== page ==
Arriving back at Centre Square (but not before I had a look in a few of the lovely independent shops on Baker Street), I headed into mima to discover one of the finest collections of contemporary jewellery in the UK. The newly-opened jewellery gallery has 200 pieces on display by designers including Wendy Ramshaw, Felieke van der Leest and Gijs Bakker. An exhibition charts the growth of a movement known as ‘New Jewellery’, which began in the 1970s through collaborative working and exchange between artists and designers from Britain, Holland and Germany. The movement was centred on the use of new and old materials and techniques to challenge the very concept of jewellery. The gallery is an absolute must-see for any budding jewellery designer. In fact, I think it will become a place of pilgrimage and an important learning resource for designers and makers of all sorts of things. It blew my mind.

mima © Sarah Laurenson mima © Sarah Laurenson

The keynote lecture of ‘Victorian Cities Revisited’ was delivered by Professor Robert J. Morris, Professor Emeritus at the University of Edinburgh’s School of History. Titled ‘Place and memory in the industrial city’, Morris’s talk gave insights into his own experience of Middlesbrough (including his first job as a pay clerk in the very Town Hall in which we were sat). He spoke of how this ‘town without a history’ invented an identity based on a sense of its huge achievements. Over the next hour, we considered the ways in which other industrial centres have transformed unused plant and mills to create new spaces for hotels, design studios and museums, and the exciting possibilities for Middlesbrough to continue redefining itself through its many assets: the bridge, old coke furnaces and the water front.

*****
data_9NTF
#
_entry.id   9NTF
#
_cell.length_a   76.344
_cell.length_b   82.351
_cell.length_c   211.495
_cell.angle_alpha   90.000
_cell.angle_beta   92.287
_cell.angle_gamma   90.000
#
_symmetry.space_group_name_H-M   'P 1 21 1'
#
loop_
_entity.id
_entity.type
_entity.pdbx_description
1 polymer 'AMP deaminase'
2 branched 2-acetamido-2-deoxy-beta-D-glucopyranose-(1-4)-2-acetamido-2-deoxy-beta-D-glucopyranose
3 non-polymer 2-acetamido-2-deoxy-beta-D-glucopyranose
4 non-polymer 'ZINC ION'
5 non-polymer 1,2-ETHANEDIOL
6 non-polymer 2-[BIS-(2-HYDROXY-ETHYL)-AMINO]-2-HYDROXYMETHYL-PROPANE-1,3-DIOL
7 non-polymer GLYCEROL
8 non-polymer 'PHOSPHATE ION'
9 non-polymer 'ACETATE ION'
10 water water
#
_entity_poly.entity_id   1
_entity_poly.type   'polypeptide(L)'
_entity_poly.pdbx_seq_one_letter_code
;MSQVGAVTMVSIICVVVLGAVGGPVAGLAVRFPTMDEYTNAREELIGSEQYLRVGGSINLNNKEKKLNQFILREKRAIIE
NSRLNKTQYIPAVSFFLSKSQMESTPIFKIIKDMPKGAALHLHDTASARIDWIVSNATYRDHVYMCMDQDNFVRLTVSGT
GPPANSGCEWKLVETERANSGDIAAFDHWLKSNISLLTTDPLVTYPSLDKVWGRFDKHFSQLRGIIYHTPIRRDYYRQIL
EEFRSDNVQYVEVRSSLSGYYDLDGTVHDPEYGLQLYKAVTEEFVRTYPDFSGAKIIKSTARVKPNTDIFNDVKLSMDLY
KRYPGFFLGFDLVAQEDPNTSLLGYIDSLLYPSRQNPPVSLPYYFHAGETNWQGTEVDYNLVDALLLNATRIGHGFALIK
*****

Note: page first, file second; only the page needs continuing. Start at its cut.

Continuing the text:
I spent my last hour in Middlesbrough back in mima’s jewellery gallery before returning to Edinburgh feeling more than just a little bit fond of this unassuming gem of a town. It is a centre for design-lovers of all kinds – students, researchers, designer-makers, craft workers, fabricators, engineers. I’m certain that my first time in Middlesbrough certainly won’t be my last.
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Sarah Laurenson visited Middlesbrough as part of her PhD research on the Leverhulme funded project, ‘Artisans and the Craft Economy in Scotland, c.1780-1914’ led by Professor Stana Nenadic at the School of History, Classics and Archaeology, University of Edinburgh.

Victorian Cities Revisited: Heritage and History Conference’ was a two-day conference organised by Tosh Warwick of the Heritage Lottery Fund supported Tees Transporter Bridge Visitor Experience Project and the University of Huddersfield. The conference was funded with support from the Economic History Society and Middlesbrough Council.